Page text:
I met a traveller from an antique land
Who said: `Two vast and trunkless legs of stone
Stand in the desert. Near them, on the sand,
Half sunk, a shattered visage lies, whose frown,
The fountains mingle with the river,
And the rivers with the ocean;
The winds of heaven mix forever
With a sweet emotion;
Good-night? ah! no; the hour is ill
Which severs those it should unite;
Let us remain together still,
Then it will be good night.
O wild West Wind, thou breath of Autumn's being,
Thou, from whose unseen presence the leaves dead
O World! O Life! O Time!
On whose last steps I climb,
Trembling at that where I had stood before;
When will return the glory of your prime?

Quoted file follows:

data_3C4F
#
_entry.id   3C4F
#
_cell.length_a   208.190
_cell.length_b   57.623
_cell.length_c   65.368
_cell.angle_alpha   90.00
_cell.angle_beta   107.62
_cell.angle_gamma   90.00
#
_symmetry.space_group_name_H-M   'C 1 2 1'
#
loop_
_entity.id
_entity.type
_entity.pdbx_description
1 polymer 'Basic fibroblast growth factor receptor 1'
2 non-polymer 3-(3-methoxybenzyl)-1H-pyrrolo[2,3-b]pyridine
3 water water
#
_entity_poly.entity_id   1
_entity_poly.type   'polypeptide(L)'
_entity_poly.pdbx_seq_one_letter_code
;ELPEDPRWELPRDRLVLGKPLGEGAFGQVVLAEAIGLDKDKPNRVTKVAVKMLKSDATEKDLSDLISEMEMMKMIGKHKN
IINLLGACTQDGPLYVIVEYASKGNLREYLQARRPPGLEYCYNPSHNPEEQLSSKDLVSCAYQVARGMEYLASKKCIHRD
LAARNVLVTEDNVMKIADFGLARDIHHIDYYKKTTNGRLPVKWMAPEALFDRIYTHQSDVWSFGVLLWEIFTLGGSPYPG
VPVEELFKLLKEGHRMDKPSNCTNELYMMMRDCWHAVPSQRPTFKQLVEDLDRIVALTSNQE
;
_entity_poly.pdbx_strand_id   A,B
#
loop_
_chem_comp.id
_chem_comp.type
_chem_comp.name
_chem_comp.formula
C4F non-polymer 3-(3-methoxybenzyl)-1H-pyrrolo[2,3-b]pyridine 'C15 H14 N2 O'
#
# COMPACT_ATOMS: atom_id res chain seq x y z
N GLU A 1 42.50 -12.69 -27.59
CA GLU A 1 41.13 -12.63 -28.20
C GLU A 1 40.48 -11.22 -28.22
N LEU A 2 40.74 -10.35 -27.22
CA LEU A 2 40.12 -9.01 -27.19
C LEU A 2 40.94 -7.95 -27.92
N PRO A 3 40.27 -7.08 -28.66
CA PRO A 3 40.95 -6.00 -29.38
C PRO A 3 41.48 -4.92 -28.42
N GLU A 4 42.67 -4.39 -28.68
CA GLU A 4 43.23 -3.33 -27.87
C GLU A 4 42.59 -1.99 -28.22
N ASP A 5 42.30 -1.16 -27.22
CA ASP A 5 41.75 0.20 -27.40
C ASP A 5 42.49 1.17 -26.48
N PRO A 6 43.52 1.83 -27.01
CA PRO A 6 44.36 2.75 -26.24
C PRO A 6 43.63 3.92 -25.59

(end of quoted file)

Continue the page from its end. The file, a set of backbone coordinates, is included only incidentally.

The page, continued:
I weep for Adonais -he is dead!
O, weep for Adonais! though our tears
Thaw not the frost which binds so dear a head!
And thou, sad Hour, selected from all years
We are as clouds that veil the midnight moon;
How restlessly they speed, and gleam, and quiver,
Streaking the darkness radiantly!--yet soon
Night closes round, and they are lost forever:
Music, when soft voices die,
Vibrates in the memory;
Odours, when sweet violets sicken,
Live within the sense they quicken.
I bring fresh showers for the thirsting flowers,
From the seas and the streams;
I bear light shade for the leaves when laid
In their noonday dreams.
Men of England, wherefore plough
For the lords who lay ye low?
Wherefore weave with toil and care
The rich robes your tyrants wear?